Leading Cook County Democrats on Friday will choose which candidates they’ll give a boost to in next year’s election.
The focus Thursday: a rare election for a spot on the Illinois Supreme Court.
The state’s first African American justice, Charles Freeman, retired. His appointed replacement, Justice P. Scott Neville, is running to keep his seat.
While he got the early nod Thursday from an internal group of county committeemen evaluating the seven candidates, it’s not a lock, especially as Neville is besieged by a questionable homeowners’ exemption following a report by NBC 5 which found that Neville has for more than a decade received a property tax break in the form of a homeowners’ exemption despite not residing in the house.
Neville addressed the issue head-on during his three-minute window to ask for the Cook County Democratic Party’s endorsement, saying: “There were no irregularities. In fact the Cook County Assessor’s Office reported to members of my committee last night that they found no evidence of wrongdoing. They have looked, they have searched, they have determined that there’s no evidence of any wrongdoing.”
Assessor Fritz Kaegei’s office issued a statement saying, “With the approval of the Local Records Commission, various records, including Homeowners’ Exemption applications from the year 2000, were destroyed by the Assessor’s Office. Our electronic records indicate whether a property received a homeowner’s exemption, but they do not reflect the name of the applicant. Therefore, we do not have the name of the person who filed for the exemption on this property in 2000. His name is on the deed so he’s ultimately responsible for repayment of the erroneous exemption and has been in contact with our office about doing so.”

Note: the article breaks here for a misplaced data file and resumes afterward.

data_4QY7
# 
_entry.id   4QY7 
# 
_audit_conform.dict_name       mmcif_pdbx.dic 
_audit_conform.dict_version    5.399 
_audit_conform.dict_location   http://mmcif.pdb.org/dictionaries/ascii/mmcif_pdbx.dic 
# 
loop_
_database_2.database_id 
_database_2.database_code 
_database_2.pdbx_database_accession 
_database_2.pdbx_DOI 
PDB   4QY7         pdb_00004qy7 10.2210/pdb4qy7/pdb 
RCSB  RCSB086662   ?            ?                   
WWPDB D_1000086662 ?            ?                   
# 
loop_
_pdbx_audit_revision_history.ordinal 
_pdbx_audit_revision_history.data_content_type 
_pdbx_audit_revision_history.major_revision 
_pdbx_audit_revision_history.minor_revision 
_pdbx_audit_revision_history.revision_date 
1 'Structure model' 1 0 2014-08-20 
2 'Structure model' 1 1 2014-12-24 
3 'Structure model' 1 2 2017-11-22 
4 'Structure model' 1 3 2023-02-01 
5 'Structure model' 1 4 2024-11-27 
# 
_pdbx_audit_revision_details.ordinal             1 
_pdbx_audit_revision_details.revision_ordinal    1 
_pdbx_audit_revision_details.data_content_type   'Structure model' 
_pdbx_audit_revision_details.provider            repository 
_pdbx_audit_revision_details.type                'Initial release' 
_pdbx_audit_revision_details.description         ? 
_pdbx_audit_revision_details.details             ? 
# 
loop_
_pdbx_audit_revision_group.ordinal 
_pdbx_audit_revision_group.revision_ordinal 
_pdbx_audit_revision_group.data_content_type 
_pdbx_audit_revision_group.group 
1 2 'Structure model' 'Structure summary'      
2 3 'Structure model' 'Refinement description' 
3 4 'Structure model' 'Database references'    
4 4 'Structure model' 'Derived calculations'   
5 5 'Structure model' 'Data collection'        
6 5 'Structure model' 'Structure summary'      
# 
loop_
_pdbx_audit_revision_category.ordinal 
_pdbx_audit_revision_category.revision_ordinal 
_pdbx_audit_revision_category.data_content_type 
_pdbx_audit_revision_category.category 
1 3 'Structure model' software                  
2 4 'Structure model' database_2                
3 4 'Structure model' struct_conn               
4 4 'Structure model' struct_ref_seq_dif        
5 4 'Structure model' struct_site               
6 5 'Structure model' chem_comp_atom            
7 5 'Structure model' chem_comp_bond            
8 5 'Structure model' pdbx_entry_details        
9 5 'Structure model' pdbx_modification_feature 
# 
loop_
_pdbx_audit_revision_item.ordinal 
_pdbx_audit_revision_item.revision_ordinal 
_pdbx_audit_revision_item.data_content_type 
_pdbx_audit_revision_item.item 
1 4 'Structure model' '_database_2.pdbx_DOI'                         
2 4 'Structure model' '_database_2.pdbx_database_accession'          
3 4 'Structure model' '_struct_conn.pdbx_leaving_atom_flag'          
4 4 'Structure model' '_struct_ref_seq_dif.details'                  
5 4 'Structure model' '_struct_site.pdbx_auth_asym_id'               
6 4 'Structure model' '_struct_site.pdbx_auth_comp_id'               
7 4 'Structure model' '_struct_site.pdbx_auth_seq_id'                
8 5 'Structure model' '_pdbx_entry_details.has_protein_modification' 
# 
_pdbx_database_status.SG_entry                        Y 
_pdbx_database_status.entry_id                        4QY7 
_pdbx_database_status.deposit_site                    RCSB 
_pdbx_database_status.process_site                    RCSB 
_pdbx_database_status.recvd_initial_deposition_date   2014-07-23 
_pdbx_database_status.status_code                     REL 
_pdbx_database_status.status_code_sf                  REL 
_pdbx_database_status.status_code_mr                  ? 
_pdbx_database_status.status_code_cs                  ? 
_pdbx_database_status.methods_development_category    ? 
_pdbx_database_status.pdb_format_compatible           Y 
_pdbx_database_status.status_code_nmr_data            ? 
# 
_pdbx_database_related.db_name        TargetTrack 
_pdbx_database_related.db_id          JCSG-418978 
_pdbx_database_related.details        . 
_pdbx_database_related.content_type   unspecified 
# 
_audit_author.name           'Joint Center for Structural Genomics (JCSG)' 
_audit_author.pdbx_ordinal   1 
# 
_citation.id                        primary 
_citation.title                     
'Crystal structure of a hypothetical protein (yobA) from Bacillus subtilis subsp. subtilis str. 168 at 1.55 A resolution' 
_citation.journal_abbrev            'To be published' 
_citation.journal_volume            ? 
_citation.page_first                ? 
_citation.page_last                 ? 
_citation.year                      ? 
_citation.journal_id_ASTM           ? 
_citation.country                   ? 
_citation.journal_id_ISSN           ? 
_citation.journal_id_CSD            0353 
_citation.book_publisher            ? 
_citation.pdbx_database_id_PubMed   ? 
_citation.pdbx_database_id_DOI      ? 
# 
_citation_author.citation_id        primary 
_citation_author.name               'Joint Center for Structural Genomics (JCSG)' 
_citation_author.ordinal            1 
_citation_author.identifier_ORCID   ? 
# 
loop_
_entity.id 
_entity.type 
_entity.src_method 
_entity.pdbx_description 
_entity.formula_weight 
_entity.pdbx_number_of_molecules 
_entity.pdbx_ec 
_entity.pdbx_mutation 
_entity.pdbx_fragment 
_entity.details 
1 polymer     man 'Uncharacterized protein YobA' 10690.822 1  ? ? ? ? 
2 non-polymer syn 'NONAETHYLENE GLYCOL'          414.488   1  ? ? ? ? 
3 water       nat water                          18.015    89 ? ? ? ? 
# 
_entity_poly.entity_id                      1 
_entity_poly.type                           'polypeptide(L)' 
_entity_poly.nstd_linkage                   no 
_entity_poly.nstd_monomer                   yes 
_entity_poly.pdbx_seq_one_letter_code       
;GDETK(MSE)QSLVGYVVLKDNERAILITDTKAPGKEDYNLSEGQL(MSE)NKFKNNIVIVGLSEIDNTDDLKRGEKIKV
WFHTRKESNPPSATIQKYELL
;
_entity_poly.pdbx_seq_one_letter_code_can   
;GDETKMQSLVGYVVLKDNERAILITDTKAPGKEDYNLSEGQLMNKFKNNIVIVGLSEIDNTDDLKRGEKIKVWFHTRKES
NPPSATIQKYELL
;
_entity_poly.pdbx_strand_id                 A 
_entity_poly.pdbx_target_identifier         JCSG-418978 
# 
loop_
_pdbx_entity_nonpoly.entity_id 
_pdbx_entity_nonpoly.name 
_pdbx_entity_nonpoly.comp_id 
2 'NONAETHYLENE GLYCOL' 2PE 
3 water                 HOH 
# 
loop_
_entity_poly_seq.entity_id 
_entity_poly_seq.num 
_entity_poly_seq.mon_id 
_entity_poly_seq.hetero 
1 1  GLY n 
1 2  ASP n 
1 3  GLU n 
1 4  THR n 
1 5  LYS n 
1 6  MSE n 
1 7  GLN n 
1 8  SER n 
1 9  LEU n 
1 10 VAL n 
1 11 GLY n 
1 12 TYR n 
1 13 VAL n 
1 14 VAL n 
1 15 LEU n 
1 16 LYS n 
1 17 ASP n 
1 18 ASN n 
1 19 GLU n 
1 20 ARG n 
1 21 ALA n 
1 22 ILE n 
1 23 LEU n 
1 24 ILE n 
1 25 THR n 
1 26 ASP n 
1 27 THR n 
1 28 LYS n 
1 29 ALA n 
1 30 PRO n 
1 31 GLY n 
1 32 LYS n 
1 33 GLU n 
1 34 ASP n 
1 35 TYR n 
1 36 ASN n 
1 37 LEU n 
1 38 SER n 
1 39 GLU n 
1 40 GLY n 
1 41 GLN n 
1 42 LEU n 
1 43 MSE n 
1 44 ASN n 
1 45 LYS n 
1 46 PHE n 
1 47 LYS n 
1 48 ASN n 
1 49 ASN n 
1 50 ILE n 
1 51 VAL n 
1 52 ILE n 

Neville’s chief opponent for the nomination, Nathaniel Howse, says the issue will continue to trail Neville.
“We’re talking about the highest court in the state and that person holding that position has to have the highest integrity,” Howse said. “Can a person who gets a tax bill that says ‘you’re getting a homeowner exemption on a property you don’t live in’ and does it for any number of years, can you … be comfortable with that type of situation?”
An internal committee of Democrats reviewing Supreme Court candidates voted Thursday behind closed doors to endorse Neville, but the final, significant votes comes Friday.
Howse was equivocal as to whether he’ll run for the position if he isn’t slated for it.
Diversity was a main priority for committeemen, given that the state Supreme Court’s six other justices are all white.
Jesse Reyes, the only Latino in the running, says his priorities are bringing more diversity to the justice system, as well as modernizing the courts.
But he, along with Margaret McBride, beseeched Cook County Democrats to stay out of the race and allow for an open primary.
“Our Supreme Court is the epitome of impartiality. If there is one office that needs to be viewed through the lens of who’s best to serve the people versus our political interest, it is the Illinois Supreme Court,” he said.
Daniel Epstein, the only non-judge in the race, said he has no expectation of being slated, but says his priority is on voters, the people served by the justice system.
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